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Russia and Turkey Lead on Internet Censorship Growth, Survey Shows

Internet users in Russia have been subjected to the greatest increase in web censorship over the past year.

Internet users in Russia and Turkey have been subjected to the greatest increase in web censorship over the past year, according to the latest Freedom on the Net survey.

The survey, published Thursday by U.S.-based watchdog Freedom House, ranked 65 countries against a 100-point scale — with higher scores equalling a greater degree of Internet censorship.

Russia and Turkey each gained 6 points this year, the greatest negative trend recorded globally by Freedom House.

Russia now ranks alongside Kazakhstan and Myanmar in 48th-50th place on the list, with 60-points out of the 100-point scale. Iceland and Estonia top the rankings for Internet freedom on six and eight points, respectively.

The scale also brackets countries into three groups according to their level of censorship: "free," "partly free" and "not free."

Russia, which currently falls within the "partly free" bracket of Internet censorship, is now only one point away from being classified as "not free" — a group propped up by China (87 points), Syria (88 points) and Iran (89 points).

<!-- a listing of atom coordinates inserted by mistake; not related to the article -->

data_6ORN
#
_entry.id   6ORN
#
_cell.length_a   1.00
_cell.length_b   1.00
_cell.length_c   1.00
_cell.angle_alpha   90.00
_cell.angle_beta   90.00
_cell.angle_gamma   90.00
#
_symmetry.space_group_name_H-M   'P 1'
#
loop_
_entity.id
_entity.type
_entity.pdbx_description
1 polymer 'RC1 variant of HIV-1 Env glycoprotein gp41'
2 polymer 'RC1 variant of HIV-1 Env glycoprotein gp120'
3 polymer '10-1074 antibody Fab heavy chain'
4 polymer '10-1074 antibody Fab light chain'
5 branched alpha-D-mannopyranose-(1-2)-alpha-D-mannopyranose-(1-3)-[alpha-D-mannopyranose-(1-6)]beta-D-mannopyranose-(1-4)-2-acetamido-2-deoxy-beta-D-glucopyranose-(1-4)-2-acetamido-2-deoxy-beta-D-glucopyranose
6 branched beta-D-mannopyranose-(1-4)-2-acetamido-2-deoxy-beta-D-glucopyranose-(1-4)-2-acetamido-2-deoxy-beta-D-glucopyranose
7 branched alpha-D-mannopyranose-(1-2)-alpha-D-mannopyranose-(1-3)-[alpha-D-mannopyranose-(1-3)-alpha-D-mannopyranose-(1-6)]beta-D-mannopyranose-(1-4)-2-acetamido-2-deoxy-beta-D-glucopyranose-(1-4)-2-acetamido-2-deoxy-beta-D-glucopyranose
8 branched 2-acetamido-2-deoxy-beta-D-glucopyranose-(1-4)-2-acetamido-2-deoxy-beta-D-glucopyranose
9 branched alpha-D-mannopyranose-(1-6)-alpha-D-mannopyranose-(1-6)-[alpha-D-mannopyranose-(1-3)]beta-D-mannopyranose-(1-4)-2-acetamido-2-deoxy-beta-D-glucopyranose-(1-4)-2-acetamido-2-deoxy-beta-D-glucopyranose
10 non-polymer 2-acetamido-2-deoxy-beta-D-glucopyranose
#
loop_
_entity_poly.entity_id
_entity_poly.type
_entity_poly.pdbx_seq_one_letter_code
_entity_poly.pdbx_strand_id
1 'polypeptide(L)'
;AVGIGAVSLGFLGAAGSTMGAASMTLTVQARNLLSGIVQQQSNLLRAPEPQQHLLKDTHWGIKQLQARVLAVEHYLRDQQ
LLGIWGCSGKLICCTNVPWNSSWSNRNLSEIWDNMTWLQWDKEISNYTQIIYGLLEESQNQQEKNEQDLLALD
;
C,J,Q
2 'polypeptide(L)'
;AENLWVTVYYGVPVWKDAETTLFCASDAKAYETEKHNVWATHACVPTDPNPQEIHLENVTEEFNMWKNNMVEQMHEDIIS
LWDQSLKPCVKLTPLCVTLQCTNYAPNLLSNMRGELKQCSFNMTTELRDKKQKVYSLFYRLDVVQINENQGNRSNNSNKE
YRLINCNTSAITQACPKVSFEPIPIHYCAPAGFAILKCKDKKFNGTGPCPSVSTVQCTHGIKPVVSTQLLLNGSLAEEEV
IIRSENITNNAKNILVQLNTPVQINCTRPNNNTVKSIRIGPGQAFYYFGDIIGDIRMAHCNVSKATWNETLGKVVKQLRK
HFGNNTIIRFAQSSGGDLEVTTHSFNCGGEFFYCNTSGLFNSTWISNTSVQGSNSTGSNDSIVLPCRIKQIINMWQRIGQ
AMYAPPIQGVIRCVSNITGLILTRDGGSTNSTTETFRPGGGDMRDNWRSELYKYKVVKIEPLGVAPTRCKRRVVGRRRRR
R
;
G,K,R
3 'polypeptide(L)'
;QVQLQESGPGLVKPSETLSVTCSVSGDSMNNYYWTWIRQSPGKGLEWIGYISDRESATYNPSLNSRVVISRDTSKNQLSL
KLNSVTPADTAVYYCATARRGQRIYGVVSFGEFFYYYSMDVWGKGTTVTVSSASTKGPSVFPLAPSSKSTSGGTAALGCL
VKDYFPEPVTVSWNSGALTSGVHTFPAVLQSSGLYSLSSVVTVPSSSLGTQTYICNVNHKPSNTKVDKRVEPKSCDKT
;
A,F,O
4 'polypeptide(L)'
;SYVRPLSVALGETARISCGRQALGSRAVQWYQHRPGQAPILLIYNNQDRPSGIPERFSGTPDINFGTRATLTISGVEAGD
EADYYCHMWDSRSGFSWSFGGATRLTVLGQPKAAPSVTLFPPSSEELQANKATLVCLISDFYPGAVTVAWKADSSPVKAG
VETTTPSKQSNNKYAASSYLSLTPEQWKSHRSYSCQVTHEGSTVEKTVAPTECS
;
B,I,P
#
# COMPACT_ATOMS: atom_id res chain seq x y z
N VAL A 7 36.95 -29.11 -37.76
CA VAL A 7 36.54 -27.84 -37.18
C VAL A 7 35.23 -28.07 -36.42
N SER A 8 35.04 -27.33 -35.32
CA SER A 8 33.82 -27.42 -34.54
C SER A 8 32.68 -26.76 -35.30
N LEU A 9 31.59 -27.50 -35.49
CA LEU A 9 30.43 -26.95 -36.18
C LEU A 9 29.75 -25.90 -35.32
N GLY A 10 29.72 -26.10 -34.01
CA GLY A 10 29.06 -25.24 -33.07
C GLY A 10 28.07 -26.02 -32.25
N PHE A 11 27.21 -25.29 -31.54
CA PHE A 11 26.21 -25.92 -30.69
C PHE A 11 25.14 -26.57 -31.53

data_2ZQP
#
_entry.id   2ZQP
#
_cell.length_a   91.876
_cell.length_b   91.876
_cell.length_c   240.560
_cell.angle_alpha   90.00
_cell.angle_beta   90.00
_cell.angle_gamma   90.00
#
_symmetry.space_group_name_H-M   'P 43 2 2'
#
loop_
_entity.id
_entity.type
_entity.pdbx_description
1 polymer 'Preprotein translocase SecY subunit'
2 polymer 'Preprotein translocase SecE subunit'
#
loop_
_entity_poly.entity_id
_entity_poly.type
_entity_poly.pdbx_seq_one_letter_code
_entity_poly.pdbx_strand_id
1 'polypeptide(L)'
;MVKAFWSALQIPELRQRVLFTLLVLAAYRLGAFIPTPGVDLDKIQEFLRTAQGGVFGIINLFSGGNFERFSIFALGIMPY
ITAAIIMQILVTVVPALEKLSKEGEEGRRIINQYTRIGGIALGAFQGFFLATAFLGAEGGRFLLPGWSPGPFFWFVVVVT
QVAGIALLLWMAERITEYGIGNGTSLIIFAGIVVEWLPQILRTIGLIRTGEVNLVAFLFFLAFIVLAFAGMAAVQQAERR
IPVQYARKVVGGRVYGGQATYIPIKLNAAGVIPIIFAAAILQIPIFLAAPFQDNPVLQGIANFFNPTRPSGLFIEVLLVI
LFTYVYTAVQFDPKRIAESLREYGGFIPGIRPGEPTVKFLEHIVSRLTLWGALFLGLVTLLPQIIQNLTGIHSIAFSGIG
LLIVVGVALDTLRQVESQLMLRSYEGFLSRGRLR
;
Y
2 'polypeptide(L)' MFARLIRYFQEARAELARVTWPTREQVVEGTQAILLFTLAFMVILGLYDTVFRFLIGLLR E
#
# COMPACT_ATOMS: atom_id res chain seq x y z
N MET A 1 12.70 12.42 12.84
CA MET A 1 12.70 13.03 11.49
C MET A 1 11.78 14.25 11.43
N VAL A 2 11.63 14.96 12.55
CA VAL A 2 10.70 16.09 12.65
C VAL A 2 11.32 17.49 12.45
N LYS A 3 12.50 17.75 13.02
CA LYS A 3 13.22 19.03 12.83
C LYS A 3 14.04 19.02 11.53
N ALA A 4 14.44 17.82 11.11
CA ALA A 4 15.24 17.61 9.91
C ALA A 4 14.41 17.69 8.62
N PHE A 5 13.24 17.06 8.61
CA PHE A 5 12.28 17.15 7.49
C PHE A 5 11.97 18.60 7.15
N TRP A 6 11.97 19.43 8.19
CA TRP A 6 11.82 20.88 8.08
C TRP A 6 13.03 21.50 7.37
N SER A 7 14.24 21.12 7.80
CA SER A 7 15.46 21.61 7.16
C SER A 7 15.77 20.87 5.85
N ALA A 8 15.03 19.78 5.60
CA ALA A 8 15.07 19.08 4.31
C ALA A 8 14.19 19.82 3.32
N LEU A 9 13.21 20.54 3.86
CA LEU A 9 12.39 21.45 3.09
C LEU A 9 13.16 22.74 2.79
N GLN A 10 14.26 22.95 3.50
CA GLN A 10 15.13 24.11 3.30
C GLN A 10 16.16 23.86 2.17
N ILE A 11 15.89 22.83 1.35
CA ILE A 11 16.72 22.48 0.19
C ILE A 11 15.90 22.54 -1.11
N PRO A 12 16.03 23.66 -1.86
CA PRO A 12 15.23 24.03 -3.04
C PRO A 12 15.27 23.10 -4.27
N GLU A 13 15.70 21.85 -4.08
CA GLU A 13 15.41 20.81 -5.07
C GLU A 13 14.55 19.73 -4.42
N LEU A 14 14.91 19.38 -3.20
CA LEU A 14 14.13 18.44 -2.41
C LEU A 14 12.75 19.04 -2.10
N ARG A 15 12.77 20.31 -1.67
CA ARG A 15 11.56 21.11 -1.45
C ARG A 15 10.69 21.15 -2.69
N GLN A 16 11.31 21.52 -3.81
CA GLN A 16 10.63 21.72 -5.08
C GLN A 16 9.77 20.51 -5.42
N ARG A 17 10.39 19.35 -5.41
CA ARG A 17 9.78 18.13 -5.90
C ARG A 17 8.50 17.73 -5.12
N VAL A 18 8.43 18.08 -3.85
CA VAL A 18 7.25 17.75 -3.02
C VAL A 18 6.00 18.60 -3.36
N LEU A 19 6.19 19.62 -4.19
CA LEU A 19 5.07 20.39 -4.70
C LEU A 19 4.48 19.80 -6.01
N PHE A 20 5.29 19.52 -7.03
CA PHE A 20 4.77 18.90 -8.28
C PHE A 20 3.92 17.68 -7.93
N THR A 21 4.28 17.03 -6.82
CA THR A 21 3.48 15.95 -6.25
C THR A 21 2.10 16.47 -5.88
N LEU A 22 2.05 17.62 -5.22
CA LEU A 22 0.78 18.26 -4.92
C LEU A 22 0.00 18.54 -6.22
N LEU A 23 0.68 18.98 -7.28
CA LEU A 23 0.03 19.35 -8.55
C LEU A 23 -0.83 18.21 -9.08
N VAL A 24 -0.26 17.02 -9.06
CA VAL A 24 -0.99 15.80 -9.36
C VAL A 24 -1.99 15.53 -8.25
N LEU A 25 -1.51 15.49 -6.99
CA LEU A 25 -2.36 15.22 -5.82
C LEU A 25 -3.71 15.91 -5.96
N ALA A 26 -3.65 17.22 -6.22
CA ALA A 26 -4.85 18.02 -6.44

Russia and Turkey (43 points) were also found to be the worst performers over a five-year period, with their Internet censorship ranking increasing by 11 and 13 points, respectively, according to the survey.

Overall, the survey recorded a global increase in Internet censorship, with 36 of the surveyed countries curbing Net freedoms during the period from May 2013 to May 2014.

"Countries are rapidly adopting new laws that legitimize existing repression and effectively criminalize online dissent," the study said.

Since last December, Russian authorities have been allowed to ban without court order websites for political content.

Victims of the law include opposition websites and, and the LiveJournal blog of opposition activist and whistleblower Alexei Navalny.

In May, Russia also passed a "blogger law," which requires popular bloggers to register with the state and disclose their identity.

However, a senior media watchdog official said in August that nonpolitical bloggers were likely to be exempted from the hard-to-enforce law, reported.

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